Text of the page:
Domains of membrane proteins with different dynamics have different hydration dependence, according to Jun Wang and colleagues of the Wuhan Institute of Physics and Mathematics (Z. Zhang et al., JPCB 118, 9553; 2014 – paper here). They use NMR to follow the dynamics of the protein chains in diacylglycerol kinase, and find that while the highly mobile regions are highly sensitive to changes in hydration – the fast, large-amplitude motions are suppressed below 20% hydration – the dynamics of the more rigid domains are insensitive to hydration. This, I daresay, is what one might expect given that the rigid domains are those embedded in the lipid membrane while the mobile domains generally extend beyond it. But is this hydration dependence an epiphenomenon of the demands for folding and packing the respective regions, I wonder, or essential to those structural differences?
I recently wrote a feature for Chemistry World about the internal structures of quiescent cells and spores (here, but behind a paywall I fear), which looked to some extent into the question of what the state of the solvent in these cells is. That is now probed too by Charles Rice at the University of Oklahoma and colleagues, using deuterium NMR to look at water dynamics in bacterial (B. subtilis) spores (A. W. Friedline et al., JPCB 118, 8945; 2014 – paper here). They conclude that the water in the cytoplasm is in a mixture of states: there is some water that is mobile and accessible to proton exchange with the external environment, and also some that is more rigid and inaccessible to exchange. Some of the latter seems to be “bound water” associated with hydrated biomolecules, but some is sequestered in an essentially rigid core, which is however not ice-like. This raises questions of whether such water is a passive consequence of the dormancy of the cell (for example because of the relative lack of molecular motion such as that driven by transport motor proteins), or an active aspect of that shutdown, which perhaps helps to protect the molecular ingredients. And is it gel-like, glassy, or…? An interesting contribution to an unfolding story.
What do alcohols do to water? In particular, does an increasingly long aliphatic tail increasingly disrupt “water structure”? Well actually, no, according to the X-ray Raman scattering study of Iina Juurinen and colleagues at the University of Helsinki (I. Juurinen et al., JPCB 118, 8750, 2014 – paper here). They see no substantial difference in the effects on either the hydrogen-bond network of the solvent as a whole, nor in the tetrahedrality of the alcohols’ solvation water, in progressing from methanol to ethanol and 1-propanol. This supports the earlier conclusions for methanol alone by Dixit et al. (Nature 416, 829; 2002), who found that the total number of hydrogen bonds is unchanged in adding the alcohol to water.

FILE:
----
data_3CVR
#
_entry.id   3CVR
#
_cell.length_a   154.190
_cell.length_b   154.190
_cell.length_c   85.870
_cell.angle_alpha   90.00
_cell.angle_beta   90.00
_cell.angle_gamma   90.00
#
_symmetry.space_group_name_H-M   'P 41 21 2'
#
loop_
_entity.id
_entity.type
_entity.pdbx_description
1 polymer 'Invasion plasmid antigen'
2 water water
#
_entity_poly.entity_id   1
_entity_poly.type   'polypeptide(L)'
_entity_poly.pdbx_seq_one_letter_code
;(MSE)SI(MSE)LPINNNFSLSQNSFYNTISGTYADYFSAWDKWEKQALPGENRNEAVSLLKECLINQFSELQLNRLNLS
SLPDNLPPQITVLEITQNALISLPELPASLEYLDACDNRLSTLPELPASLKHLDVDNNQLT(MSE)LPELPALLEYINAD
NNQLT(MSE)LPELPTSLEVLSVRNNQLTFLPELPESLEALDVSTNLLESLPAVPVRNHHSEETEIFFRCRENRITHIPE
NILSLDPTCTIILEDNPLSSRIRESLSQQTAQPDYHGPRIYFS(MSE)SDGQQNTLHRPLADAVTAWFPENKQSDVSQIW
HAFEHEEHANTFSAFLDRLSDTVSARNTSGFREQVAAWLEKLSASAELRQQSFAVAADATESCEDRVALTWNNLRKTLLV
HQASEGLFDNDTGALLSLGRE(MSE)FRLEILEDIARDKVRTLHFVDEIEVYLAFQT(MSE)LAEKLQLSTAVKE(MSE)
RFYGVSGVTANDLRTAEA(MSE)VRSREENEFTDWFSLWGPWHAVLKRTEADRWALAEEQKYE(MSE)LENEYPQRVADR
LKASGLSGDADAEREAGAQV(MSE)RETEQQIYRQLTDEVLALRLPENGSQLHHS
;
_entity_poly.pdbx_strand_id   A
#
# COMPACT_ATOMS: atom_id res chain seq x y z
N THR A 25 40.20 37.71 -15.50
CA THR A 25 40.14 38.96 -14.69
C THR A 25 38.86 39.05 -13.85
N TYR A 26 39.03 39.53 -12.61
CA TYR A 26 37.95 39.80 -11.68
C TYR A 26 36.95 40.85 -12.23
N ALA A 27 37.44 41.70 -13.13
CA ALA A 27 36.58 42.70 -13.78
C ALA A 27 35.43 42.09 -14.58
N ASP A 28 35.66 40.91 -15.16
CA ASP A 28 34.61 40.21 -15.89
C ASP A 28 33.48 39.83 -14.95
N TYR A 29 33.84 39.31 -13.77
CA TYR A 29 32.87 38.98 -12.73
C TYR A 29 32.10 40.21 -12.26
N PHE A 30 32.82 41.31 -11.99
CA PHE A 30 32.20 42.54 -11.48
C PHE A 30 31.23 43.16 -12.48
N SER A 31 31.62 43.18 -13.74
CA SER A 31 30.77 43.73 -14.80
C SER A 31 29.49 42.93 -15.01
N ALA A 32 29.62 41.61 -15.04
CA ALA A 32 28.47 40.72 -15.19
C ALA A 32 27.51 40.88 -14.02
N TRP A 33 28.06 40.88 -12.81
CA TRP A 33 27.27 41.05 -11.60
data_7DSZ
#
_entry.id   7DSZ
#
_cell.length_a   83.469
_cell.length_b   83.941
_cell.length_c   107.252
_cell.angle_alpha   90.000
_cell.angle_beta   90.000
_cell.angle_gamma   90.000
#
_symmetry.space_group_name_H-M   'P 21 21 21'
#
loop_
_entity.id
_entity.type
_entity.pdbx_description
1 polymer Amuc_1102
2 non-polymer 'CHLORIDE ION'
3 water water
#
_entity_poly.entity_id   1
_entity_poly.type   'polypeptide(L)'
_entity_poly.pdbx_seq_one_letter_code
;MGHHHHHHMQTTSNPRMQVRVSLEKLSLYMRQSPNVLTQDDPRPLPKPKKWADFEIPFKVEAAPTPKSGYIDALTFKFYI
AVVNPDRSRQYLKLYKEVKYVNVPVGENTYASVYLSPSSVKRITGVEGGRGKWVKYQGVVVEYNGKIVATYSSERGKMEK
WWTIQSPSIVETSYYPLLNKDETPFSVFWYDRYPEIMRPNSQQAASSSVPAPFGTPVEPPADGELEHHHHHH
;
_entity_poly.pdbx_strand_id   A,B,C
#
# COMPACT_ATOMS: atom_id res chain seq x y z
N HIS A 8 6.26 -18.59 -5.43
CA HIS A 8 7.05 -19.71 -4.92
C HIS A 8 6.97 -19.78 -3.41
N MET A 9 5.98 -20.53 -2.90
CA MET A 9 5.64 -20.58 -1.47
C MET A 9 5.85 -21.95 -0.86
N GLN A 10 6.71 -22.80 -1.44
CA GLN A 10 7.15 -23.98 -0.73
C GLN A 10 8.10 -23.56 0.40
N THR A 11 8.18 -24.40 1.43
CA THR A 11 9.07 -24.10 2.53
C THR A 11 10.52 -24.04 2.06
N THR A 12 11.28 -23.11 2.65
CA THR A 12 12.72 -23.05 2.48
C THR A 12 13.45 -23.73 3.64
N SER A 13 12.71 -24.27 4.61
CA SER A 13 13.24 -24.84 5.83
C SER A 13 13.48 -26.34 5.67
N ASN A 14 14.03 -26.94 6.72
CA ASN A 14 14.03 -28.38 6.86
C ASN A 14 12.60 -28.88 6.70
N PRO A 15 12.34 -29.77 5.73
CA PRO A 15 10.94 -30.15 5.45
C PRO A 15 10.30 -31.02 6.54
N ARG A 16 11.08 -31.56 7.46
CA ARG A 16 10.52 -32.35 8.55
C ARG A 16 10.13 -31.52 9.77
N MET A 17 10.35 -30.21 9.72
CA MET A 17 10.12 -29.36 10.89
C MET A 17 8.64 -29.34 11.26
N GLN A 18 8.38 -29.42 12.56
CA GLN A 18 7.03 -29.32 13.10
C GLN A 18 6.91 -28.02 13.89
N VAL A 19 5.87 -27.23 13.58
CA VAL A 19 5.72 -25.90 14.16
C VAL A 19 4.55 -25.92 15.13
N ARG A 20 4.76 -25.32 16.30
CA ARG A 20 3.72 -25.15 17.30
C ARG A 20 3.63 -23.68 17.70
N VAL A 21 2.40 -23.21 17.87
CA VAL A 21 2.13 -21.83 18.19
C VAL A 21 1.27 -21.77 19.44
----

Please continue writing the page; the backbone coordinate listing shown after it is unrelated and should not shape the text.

And what drives the association of glycine oligomers in water (such systems being sometimes considered simple models of intrinsically disordered proteins)? Montgomery Pettitt at the University of Texas in Galveston and colleagues explore that issue through simulation of Gly5 (D. Karadur et al., JPCB 118, 9565; 2014 – paper here). They conclude that the aggregation is not driven by hydrogen-bonding but by electrostatic interactions between the partially charged atoms. Gly5 can’t really be considered hydrophobic, so hydrophobic interactions don’t obviously play a part, although interestingly the researchers see some features often associated with them.
Some brief glimpses. Harsha Annapureddy and Liem Dang at PNNL in Washington present a summary of their attempts to understand water exchange in the solvation shells of ions using molecular simulations, for example by calculating the potentials of mean force (JPCB 118, 8917; 2014 – paper here). Giuseppe Bellavia and colleagues at the University of Lille explore how glycerol further enhances the denaturant properties of trehalose by rigidifying the (still liquid) solvent matrix (G. Bellavia et al., JPCB 118, 8928; 2014 – paper here). Timothy Duignan and colleages at ANU calculate ion solvation energies at the air-water interface and say that their findings can reproduce the surface tensions of electrolyte solutions (T. Duignan et al., JPCB 118, 8700; 2014 – paper here). And on a similar Hofmeister theme, Ferenc Bogár at the University of Szeged and coworkers report MD simulations of the effect of various salts on the interfacial tension between water and a small model protein (F. Bogár et al., JPCB 118, 8496; 2014 - paper here).
OK, with apologies to those of you who have sent me papers, I will leave it here for now and deal with them in the next post – and I’m still only caught up to early August… Oh, and I should just add that I thoroughly enjoyed this recent conference on nanobubbles in Shanghai, hosted by the Shanghai Institute of Applied Physics. And that offers me an excuse for a parting remark from Confucius that some of you might find reassuring: “the intelligent find joy in water.”